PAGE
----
It was the explosion that woke him.
The sudden, all-enveloping, ear-shattering boom left every muscle in his body shaking and sweating, and it was immediately followed by deafening silence. The only thing he could hear was the incessant pounding of his heart thrumming in his ears.
Opening his eyes, he saw nothing. Then the shadows reformed themselves into the familiar pattern of curtains on the ceiling, courtesy of the streetlight outside his room. Small noises inserted themselves then, like the engine of a car passing by on the street, water running in the plumbing and, downstairs, the muffled sound of a radio.
His heart still beat like a sledgehammer, hard and fast as if it would in any moment break through his ribcage. He was sweating profusely and his throat was sore as if he had been screaming. Maybe he had, hopefully not. Swallowing hard, he forced himself to breathe slowly. Inhale through the nose, one two, and exhale through the mouth, one two. A shudder ran through his body, causing him to see again the images of the dream.
Memories, of course, half remembered and half forgotten. People, faces, and the rush of adrenalin coursing through his body before the blast – and then those same people dead, or worse. You did not need to be a doctor to know that some wounds could never be healed and that there was nothing you could do for those people other than beg to the powers that be for a swift delivery, and then pray for your own sake. Please God, let me live.
He opened his eyes again, having never consciously closed them, and knew that the pain in his shoulder was only an echo in the bone. Even so, it hurt like hell and staying in bed would do him no good. So he got up.
He made his bed out of habit rather than conscious decision or trying to procrastinate the moment when he would have to face the memories that had resurfaced. It was just the way it was: when you got out of bed, be it seven in the morning or, like now, two-thirteen in the dead of night, you made your bed. And then you- Well, that was the question. What did you do afterwards?
John almost sat down on the bed like he had done so many times before, when he remembered that there was actually an alternative. He was not confined to his room in any way, even if it was well past midnight. He could go downstairs, perhaps make a cup of tea. Yes, he would do that.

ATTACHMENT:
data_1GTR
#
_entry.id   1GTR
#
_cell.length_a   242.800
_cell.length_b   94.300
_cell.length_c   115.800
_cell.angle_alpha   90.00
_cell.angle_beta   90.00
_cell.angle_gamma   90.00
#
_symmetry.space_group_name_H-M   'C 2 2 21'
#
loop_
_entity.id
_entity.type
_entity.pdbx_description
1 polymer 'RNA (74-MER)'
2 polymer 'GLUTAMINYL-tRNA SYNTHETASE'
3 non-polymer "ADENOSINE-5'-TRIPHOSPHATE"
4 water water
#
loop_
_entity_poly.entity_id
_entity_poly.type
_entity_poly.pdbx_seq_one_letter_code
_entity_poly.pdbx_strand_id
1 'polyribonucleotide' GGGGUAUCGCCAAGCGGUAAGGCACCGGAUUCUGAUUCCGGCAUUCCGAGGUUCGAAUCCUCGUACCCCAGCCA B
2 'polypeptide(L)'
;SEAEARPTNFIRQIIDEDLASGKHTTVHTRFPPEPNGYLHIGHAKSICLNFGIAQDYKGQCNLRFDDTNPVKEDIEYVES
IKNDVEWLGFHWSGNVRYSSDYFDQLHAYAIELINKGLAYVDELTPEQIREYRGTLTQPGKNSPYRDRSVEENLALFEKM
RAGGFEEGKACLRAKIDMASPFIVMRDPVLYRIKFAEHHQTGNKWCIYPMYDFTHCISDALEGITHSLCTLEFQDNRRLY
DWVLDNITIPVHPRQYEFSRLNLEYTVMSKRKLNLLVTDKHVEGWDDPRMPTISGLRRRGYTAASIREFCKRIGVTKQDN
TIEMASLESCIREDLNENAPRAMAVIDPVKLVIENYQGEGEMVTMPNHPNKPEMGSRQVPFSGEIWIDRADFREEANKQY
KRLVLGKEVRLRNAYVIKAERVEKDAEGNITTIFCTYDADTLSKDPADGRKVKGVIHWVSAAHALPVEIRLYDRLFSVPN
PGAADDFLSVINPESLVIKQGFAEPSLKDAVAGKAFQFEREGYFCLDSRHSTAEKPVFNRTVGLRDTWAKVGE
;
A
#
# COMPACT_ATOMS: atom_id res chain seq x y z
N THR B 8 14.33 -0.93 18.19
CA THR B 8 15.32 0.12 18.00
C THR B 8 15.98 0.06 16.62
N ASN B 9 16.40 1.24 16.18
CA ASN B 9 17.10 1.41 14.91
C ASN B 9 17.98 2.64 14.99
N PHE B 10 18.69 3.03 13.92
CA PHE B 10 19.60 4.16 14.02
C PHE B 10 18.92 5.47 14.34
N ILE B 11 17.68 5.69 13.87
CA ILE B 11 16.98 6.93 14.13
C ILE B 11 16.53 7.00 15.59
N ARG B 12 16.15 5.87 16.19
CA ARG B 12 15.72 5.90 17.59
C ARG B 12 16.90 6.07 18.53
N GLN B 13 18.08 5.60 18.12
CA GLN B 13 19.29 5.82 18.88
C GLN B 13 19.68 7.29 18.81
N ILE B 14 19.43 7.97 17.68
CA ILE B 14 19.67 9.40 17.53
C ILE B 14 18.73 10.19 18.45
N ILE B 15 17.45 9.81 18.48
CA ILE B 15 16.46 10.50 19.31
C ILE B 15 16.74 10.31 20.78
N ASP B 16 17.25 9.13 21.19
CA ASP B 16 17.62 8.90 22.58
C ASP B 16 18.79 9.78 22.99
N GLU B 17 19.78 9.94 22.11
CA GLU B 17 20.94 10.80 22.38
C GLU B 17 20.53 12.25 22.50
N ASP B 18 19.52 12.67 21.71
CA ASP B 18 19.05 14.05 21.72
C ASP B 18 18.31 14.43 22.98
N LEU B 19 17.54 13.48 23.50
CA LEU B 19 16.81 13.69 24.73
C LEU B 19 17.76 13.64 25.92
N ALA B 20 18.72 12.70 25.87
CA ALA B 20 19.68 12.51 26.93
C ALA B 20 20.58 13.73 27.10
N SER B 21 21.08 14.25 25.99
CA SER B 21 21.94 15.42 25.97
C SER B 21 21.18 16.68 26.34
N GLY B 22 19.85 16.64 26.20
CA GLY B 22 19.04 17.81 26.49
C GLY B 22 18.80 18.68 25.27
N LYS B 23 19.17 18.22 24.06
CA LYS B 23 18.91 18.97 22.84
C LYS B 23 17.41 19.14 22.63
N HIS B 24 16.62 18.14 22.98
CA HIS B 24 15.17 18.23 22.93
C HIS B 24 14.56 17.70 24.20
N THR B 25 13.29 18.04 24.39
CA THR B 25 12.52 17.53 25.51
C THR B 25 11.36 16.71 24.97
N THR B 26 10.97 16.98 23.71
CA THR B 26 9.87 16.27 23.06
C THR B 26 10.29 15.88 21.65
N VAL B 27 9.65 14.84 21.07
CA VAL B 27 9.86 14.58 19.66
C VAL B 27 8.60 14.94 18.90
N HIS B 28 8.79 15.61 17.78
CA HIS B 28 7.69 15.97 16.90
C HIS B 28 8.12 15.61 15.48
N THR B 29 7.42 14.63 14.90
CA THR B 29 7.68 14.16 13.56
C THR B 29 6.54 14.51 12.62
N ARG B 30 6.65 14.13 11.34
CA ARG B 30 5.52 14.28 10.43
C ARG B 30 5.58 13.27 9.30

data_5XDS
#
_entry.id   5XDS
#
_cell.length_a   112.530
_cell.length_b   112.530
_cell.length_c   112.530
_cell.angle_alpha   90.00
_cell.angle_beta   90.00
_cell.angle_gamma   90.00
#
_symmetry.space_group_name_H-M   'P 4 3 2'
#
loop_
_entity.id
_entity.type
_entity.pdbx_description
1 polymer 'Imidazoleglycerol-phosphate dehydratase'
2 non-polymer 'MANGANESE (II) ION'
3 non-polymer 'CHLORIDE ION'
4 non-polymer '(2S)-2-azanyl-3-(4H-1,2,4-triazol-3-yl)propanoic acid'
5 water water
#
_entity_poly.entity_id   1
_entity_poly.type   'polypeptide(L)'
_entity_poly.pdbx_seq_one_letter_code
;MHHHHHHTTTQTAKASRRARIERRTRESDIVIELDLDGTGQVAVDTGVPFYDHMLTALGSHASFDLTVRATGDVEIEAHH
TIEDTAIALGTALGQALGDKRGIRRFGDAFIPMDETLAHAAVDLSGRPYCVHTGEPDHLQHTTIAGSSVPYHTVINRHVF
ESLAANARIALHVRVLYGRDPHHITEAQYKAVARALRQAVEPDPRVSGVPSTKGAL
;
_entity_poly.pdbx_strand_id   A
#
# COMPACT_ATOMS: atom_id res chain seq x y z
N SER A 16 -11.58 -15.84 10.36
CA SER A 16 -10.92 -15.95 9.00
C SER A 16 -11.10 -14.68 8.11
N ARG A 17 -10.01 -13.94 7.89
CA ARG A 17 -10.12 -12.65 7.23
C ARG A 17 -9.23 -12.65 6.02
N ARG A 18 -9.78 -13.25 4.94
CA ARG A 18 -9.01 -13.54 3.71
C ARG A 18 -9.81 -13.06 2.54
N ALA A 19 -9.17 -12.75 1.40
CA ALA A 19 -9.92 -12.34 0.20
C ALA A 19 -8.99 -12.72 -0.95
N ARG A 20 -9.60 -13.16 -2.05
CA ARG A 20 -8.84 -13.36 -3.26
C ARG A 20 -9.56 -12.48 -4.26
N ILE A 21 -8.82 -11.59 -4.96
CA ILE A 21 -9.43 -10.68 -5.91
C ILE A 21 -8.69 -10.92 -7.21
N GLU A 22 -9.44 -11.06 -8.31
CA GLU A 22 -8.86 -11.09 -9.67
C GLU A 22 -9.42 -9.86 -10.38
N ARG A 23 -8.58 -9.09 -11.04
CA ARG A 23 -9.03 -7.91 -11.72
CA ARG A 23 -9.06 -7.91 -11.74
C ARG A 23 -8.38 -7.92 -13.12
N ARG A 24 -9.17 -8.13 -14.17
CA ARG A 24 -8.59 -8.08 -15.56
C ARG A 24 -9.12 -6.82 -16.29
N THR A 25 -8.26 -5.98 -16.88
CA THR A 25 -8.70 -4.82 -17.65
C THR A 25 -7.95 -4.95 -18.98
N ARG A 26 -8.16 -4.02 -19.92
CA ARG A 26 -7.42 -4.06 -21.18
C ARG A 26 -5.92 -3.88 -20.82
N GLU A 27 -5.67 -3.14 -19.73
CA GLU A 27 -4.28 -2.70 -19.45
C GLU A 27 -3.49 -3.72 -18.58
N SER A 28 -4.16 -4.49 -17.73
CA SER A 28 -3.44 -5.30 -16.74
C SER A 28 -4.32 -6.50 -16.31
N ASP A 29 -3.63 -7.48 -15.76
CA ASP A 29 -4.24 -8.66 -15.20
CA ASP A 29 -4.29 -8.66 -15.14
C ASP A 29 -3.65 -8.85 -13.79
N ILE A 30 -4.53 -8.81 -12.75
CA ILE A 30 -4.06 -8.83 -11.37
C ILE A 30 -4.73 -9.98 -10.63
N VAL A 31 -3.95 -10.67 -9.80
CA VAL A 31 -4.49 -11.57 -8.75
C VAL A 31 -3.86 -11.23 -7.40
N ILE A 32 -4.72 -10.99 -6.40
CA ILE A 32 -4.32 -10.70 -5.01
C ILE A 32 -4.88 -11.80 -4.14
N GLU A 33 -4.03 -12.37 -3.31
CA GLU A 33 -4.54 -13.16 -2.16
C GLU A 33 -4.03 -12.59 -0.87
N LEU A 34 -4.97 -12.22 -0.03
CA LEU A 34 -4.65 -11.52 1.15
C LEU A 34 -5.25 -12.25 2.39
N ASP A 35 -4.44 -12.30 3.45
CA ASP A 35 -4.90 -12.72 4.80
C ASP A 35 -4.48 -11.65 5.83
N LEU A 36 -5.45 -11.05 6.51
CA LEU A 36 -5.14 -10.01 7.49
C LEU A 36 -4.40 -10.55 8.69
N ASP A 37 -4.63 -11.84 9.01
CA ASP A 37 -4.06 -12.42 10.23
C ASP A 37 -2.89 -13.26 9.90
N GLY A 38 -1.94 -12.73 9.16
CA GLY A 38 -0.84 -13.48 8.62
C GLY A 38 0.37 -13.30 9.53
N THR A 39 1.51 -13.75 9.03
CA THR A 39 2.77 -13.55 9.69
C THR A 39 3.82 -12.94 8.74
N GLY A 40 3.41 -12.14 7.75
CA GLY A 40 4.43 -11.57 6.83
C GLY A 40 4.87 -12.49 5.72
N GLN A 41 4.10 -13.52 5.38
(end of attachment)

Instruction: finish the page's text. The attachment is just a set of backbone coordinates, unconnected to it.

The first few steps were a pain. Just because he knew that the limp was psychosomatic did not mean that the pain went away. It did ease however, and with every step he felt a little bit better. That did not stop Sherlock from noticing it when he came into the kitchen though.
The consulting detective said nothing, he barely even looked up from whatever was on the petri dish under his microscope, but he did make a noise, somewhere between a snort, a huff and an almost pleased "I told you so"-sound. John decided not to give him the satisfaction of asking what the hell that was supposed to mean.
"Is there any tea?" he asked instead, even as he made his way to the kettle.
Sherlock hummed in what could be an affirmative response. John therefore found a cup and poured the tea into it, belatedly realising that the fluid that filled his cup was most definitely not tea.
"Sherlock!" he exclaimed, actually taking a step backwards "what is that?"
"Oh, don't worry, it's not poisonous."
"I wasn't asking if it was. What is, whatever it is, doing in the kettle?"
"It needed heating" the detective said simply, still absorbed by his findings in the microscopic world. "I'm done with it now though, just-"
Sherlock waved one hand dismissively, indicating that whatever happened to his concoction now, it was of no concern to him. John just sighed, put the contaminated cup and kettle in the surprisingly empty kitchen sink and took a new one from the cupboard. Microwave tea was not a favourite with him, but when the alternative was scrubbing the kettle free from the thick, greenish black substance currently in it…
"What are you doing?" he asked, rubbing his temples absently as he looked over the kitchen table covered in lab equipment and scribbled notes. Sherlock opened his mouth to answer, but John interrupted him.
"No, wait, don't tell me" he said, and then, when he saw the small fraction of hurt and disappointment in his friend's face, amended: "I'm sure it's interesting, but I don't think I could handle it right now."
The microwave beeped, an unnatural, blaring sound which John quickly moved to put an end to.
"You really should fire that therapist" Sherlock remarked. "Not only is she misdiagnosing you, she prescribes medicine that has no effect."